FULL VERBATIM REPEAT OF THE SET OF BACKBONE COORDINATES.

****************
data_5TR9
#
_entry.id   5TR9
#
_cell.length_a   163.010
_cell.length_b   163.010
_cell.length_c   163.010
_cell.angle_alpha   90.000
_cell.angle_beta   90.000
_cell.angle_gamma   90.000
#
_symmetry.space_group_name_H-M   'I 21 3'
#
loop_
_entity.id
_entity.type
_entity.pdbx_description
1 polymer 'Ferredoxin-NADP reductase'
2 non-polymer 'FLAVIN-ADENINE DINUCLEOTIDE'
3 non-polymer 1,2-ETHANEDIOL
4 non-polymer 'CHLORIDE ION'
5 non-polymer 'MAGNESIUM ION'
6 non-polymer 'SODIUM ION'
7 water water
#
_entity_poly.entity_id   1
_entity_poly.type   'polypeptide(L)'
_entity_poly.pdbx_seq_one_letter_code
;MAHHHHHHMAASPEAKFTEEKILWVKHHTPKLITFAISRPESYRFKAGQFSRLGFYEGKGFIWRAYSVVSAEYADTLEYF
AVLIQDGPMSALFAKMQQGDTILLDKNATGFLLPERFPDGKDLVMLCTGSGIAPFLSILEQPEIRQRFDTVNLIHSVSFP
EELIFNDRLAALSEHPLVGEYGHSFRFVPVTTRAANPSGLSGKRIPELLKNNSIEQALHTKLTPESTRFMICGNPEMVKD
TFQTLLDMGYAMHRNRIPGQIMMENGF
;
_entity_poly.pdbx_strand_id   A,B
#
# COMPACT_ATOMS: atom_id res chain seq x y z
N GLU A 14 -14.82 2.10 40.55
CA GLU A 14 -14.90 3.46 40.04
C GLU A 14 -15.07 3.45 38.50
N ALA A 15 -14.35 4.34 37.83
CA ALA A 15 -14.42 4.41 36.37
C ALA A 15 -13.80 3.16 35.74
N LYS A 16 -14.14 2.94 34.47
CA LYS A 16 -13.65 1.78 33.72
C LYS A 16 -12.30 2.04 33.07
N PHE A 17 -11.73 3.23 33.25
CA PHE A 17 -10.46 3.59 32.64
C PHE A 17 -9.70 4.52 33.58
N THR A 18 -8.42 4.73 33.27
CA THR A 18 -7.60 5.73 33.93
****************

data_5TR9
#
_entry.id   5TR9
#
_cell.length_a   163.010
_cell.length_b   163.010
_cell.length_c   163.010
_cell.angle_alpha   90.000
_cell.angle_beta   90.000
_cell.angle_gamma   90.000
#
_symmetry.space_group_name_H-M   'I 21 3'
#
loop_
_entity.id
_entity.type
_entity.pdbx_description
1 polymer 'Ferredoxin-NADP reductase'
2 non-polymer 'FLAVIN-ADENINE DINUCLEOTIDE'
3 non-polymer 1,2-ETHANEDIOL
4 non-polymer 'CHLORIDE ION'
5 non-polymer 'MAGNESIUM ION'
6 non-polymer 'SODIUM ION'
7 water water
#
_entity_poly.entity_id   1
_entity_poly.type   'polypeptide(L)'
_entity_poly.pdbx_seq_one_letter_code
;MAHHHHHHMAASPEAKFTEEKILWVKHHTPKLITFAISRPESYRFKAGQFSRLGFYEGKGFIWRAYSVVSAEYADTLEYF
AVLIQDGPMSALFAKMQQGDTILLDKNATGFLLPERFPDGKDLVMLCTGSGIAPFLSILEQPEIRQRFDTVNLIHSVSFP
EELIFNDRLAALSEHPLVGEYGHSFRFVPVTTRAANPSGLSGKRIPELLKNNSIEQALHTKLTPESTRFMICGNPEMVKD
TFQTLLDMGYAMHRNRIPGQIMMENGF
;
_entity_poly.pdbx_strand_id   A,B
#
# COMPACT_ATOMS: atom_id res chain seq x y z
N GLU A 14 -14.82 2.10 40.55
CA GLU A 14 -14.90 3.46 40.04
C GLU A 14 -15.07 3.45 38.50
N ALA A 15 -14.35 4.34 37.83
CA ALA A 15 -14.42 4.41 36.37
C ALA A 15 -13.80 3.16 35.74
N LYS A 16 -14.14 2.94 34.47
CA LYS A 16 -13.65 1.78 33.72
C LYS A 16 -12.30 2.04 33.07
N PHE A 17 -11.73 3.23 33.25
CA PHE A 17 -10.46 3.59 32.64
C PHE A 17 -9.70 4.52 33.58
N THR A 18 -8.42 4.73 33.27
CA THR A 18 -7.60 5.73 33.93